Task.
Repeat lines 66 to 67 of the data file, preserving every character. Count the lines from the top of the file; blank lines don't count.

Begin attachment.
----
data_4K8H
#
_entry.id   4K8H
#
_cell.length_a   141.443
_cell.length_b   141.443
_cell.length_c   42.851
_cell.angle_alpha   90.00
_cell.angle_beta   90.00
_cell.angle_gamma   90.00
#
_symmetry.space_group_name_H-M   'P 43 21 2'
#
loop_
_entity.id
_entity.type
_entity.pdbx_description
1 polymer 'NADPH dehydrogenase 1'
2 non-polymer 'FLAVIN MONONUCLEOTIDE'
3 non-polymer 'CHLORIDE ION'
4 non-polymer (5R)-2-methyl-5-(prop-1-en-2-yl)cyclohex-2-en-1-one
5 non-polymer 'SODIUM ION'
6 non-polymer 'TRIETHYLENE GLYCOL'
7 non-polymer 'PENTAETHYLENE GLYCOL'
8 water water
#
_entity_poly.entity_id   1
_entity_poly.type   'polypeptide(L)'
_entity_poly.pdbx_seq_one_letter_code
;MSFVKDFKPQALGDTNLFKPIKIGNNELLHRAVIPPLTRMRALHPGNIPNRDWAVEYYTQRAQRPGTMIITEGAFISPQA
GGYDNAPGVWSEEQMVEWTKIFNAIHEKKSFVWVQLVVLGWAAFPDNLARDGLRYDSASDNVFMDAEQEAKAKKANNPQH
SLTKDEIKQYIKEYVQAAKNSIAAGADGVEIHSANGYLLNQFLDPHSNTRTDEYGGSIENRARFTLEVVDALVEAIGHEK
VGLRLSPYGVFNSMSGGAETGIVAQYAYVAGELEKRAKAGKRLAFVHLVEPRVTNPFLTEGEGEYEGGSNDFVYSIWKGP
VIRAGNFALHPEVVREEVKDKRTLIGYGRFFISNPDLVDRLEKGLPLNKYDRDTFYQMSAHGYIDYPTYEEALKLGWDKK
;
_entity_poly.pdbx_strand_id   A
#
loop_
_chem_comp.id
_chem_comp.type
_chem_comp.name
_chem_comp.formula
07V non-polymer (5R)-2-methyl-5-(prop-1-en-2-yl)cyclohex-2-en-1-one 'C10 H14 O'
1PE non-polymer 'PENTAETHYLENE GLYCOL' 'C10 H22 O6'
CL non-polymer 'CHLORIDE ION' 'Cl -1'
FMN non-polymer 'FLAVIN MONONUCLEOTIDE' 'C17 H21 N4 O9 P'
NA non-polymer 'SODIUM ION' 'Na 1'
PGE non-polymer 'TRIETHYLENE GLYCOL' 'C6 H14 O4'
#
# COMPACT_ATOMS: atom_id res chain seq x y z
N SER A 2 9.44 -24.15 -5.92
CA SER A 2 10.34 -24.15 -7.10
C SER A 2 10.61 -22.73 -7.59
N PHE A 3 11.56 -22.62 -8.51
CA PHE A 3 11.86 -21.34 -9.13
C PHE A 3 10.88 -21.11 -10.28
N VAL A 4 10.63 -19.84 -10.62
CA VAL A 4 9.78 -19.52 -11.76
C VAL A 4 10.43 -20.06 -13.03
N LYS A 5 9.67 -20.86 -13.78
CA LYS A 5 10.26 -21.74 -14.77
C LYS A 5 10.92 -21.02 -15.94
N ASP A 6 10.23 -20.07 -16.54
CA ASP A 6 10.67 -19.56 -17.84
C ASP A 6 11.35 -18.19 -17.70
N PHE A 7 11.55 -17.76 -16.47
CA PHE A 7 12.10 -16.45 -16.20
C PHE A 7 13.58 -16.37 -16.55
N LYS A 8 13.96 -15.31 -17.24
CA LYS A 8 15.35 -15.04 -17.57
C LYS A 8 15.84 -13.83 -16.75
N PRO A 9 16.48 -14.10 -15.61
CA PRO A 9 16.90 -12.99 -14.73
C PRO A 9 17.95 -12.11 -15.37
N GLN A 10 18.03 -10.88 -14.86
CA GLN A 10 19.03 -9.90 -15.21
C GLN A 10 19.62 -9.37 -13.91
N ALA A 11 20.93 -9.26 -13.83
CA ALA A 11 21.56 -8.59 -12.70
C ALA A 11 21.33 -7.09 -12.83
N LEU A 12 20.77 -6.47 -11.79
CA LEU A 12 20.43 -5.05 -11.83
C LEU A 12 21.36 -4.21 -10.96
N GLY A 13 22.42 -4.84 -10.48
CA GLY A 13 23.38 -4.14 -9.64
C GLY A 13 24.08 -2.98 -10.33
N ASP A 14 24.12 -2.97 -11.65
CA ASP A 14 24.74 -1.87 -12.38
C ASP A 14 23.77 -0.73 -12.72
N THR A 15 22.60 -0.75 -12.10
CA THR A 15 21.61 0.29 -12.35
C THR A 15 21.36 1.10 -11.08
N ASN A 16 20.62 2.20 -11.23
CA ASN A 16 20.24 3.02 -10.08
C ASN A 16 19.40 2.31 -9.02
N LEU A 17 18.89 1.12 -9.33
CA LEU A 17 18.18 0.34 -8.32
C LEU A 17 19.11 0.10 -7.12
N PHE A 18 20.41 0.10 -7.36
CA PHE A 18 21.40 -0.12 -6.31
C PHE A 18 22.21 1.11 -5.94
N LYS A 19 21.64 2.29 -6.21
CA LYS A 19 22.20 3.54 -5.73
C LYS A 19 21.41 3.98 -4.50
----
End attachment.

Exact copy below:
N PHE A 7 11.55 -17.76 -16.47
CA PHE A 7 12.10 -16.45 -16.20